It's winter. It's cold, and dreary and we've all just spent a month eating and drinking WAY TOO MUCH. We need healthy quick meals that are tasty, easy and budget friendly. The less I need to do, spend, cook, prep the better. If it's free, it's for me. But I have to want to eat this too. If I make too much of anything I never want to eat the left overs. That's a major problem with soup making, it's hard to just make a small batch. When I put stuff in the freezer, it's the land where food goes to die in my house. Clean eating meals have to be meals that I want to eat more than once, preferably more than twice since I'll be making this in a larger batch.
Someone I know posted a photo of minestrone soup on a Facebook group to which I belong. All week long I have been craving this kind of soup. A vegetable rich stock, full of hearty filling vegetables and tomatoes that I can enjoy at home and at work (you know, at my kosher/vegetarian required workplace by day). I tapped into my brain storage files of soup repertoire from my days at working at Jill's in the Reading Terminal Market.
Funny how I didn't appreciate the food nearly as much then as I should have but now I turn to it all the time, seeing the sensible recipes and ways to make good food out of almost nothing...except for that one case of having to turn potato skins scraps destined for the trash bin into something edible...but that truly is another recipe story for another day.
We didn't have much in the cupboard, pantry, larder, or vegetable bin and yet somehow, with a few carrots, onions, stalks of celery, peppers, cans of diced tomatoes, Israeli couscous, can of chick peas, frozen peas and corn and a handful of dried seasonings, I turned what might have been destined for the compost bin into a meal that's been feeding my belly and soul over through our first arctic blast.
There isn't anything hard about making this soup. You don't even need to chop anything very precisely - you can use a food processor and rough chop stuff into small/medium sized pieces. You can hand chop the vegetables. You can use one of those chop-o-matics. But do use mostly fresh vegetables. Canned tomatoes - fine. Frozen peas and corn. Fine. But use fresh carrots, onions, celery and peppers. The flavors will be better. And you don't need vegetable, chicken, or beef stock. As a matter of fact, it'll be better if you don't use a canned/packed stock. Use water. Less preservatives and salt. Control the salt and fat. Use more dried seasonings. Develop flavors by slowly sautéing the vegetables and bringing out their natural sugars, slightly caramelizing the trinity of the basic three of the mire poix.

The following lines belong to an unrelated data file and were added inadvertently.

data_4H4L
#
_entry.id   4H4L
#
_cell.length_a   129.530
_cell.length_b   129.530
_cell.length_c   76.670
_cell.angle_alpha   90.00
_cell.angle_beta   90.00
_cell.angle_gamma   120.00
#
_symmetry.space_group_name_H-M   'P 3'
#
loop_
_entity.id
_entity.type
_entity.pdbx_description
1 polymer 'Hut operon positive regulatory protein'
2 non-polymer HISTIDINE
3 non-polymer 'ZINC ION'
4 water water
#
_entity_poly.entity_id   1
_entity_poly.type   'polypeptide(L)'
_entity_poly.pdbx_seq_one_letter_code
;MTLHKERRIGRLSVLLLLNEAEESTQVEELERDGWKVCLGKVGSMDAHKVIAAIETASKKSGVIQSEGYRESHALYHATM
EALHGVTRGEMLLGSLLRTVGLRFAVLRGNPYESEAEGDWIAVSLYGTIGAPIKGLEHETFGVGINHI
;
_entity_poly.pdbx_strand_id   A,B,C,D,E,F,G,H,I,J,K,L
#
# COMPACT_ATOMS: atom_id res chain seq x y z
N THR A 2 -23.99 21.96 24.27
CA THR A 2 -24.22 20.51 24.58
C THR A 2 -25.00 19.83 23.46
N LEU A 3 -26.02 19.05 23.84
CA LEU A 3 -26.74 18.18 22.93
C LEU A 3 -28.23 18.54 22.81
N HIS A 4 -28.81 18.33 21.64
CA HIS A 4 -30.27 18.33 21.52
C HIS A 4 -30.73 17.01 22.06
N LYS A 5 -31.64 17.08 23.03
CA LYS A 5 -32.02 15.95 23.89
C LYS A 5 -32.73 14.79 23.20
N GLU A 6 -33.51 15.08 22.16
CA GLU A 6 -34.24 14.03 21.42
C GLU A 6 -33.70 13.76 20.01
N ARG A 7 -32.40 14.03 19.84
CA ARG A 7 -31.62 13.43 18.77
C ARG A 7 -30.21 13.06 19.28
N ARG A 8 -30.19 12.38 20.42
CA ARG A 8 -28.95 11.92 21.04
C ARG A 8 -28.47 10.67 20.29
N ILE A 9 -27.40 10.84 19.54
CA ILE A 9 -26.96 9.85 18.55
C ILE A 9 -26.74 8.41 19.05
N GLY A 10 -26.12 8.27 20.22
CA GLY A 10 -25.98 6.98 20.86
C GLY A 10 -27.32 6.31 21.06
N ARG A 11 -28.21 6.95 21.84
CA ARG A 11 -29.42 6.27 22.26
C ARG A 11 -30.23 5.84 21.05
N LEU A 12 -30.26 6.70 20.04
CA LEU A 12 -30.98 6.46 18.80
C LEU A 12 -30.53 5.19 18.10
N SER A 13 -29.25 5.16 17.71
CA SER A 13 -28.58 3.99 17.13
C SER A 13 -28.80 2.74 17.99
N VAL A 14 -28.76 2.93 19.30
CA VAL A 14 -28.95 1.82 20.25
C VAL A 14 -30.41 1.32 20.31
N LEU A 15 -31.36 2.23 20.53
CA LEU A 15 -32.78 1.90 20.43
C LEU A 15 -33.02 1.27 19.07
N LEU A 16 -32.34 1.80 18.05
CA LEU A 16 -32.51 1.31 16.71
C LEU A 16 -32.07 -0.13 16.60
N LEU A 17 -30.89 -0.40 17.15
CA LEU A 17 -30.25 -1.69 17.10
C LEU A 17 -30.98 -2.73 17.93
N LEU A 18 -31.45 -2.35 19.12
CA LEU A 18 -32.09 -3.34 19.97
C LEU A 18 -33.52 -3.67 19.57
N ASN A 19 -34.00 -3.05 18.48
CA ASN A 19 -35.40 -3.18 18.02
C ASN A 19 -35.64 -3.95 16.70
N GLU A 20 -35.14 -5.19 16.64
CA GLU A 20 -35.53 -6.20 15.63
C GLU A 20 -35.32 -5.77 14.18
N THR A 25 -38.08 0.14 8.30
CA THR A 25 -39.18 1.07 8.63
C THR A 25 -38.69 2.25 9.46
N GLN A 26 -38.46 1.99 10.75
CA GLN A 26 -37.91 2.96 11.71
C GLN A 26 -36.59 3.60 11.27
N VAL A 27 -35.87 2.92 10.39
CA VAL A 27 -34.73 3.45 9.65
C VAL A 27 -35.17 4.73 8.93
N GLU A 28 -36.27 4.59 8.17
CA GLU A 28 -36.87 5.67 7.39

You can make this soup like a minestrone - made with a small pasta and beans, like chick peas or small white beans. The pasta can be pastina; Israeli couscous (which is a pearl sized pasta); or ditalini. You can add in some fresh or frozen chopped spinach.
If you need a punch of flavor towards the end after the soups simmered for a few hours, add in some good balsamic vinegar instead of salt, and if that's not enough, add in a drizzle of a good olive oil. Serve with some nice toasted crusty bread and a bit of cheese and you have a meal.
Tomato Vegetable Soup - Many Ways!
- 2 Tablespoons Olive Oil
- 2 Medium Onions - Small/Medium Dice (about 1 Cup)
- 4 Medium Carrots - Small/Medium Dice (about 1 Cup)
- 4 Celery Stalks - Small/Medium Dice (about 1/2 Cup)
- 3 Small/Medium Bell Peppers Red/Green/Yellow - Small/Medium Dice - (about 1 1/2 Cups-2 Cups)
- 4 Garlic Cloves - Minced (about 1 Tablespoon)
- 1/4 Cup Dried Italian Seasonings
- 1/4 Teaspoon Dried Red Pepper Flakes
- 2 14-16 ounce Cans Diced Tomatoes with their juices (no or low sodium, preferably unseasoned)
- 1 Cup Tomato Puree or Crushed Tomatoes
- 4 Cups Water
- 1 14-16 Ounce Can Chick Peas or Small White Beans - Drained & Rinsed (optional)
- 1 Cup Cooked Small Pasta or Israeli Couscous (optional)
- 1 Cup Frozen Peas
- 2 Cups Frozen Corn
- Salt and Freshly Ground Black Pepper - to taste
- 2 Tablespoons to 1/4 Cup Balsamic Vinegar - to taste (optional)
- Use a large stock pot - 6 to 8 quarts. Heat the olive oil over medium high heat until it shimmers. Add in the diced onions, carrots and celery and sweat the vegetables until the onions and celery turn translucent and the carrots start to turn tender, about 5-8 minutes.
- Add in the diced peppers and sweat the vegetables another 10 minutes, until all the vegetables begin to caramelize slightly and take on a light golden colour.
- Add in the minced garlic and sauté for 30 seconds before adding in the dried Italian seasonings and dried red pepper flakes. Stir to combine and bloom the dried seasonings flavors.
- Pour in the cans of diced tomatoes with their juices, the tomato puree (or crushed tomatoes), water and beans. Bring the soup to a boil and then reduce the heat and simmer the soup, uncovered, for about 2 hours.
- After two hours, taste the soup and season. Add in the cooked pasta, if using, and the frozen peas and corn. Taste and adjust the seasons, adding in pepper, more dried seasonings if needed and a dash of balsamic vinegar. Use the salt sparingly. As the soup cooks and reduces the flavors will intensify. If the soup is too watery, reduce it down further. Taste and adjust seasonings before serving. Makes about 5 quarts of soup. Keeps for 1 week. Freeze in small batches for up to 3 months.
- The second way to make this soup, is to either make it as a pure vegetable soup, with no beans and or no pasta. Or to make it with the beans and pasta. Or with beans or pasta. Or with beans, pasta and spinach....or kale. Okay. I'll stop. but you get the point. It can be adapted to suit your tastes and what you have on hand!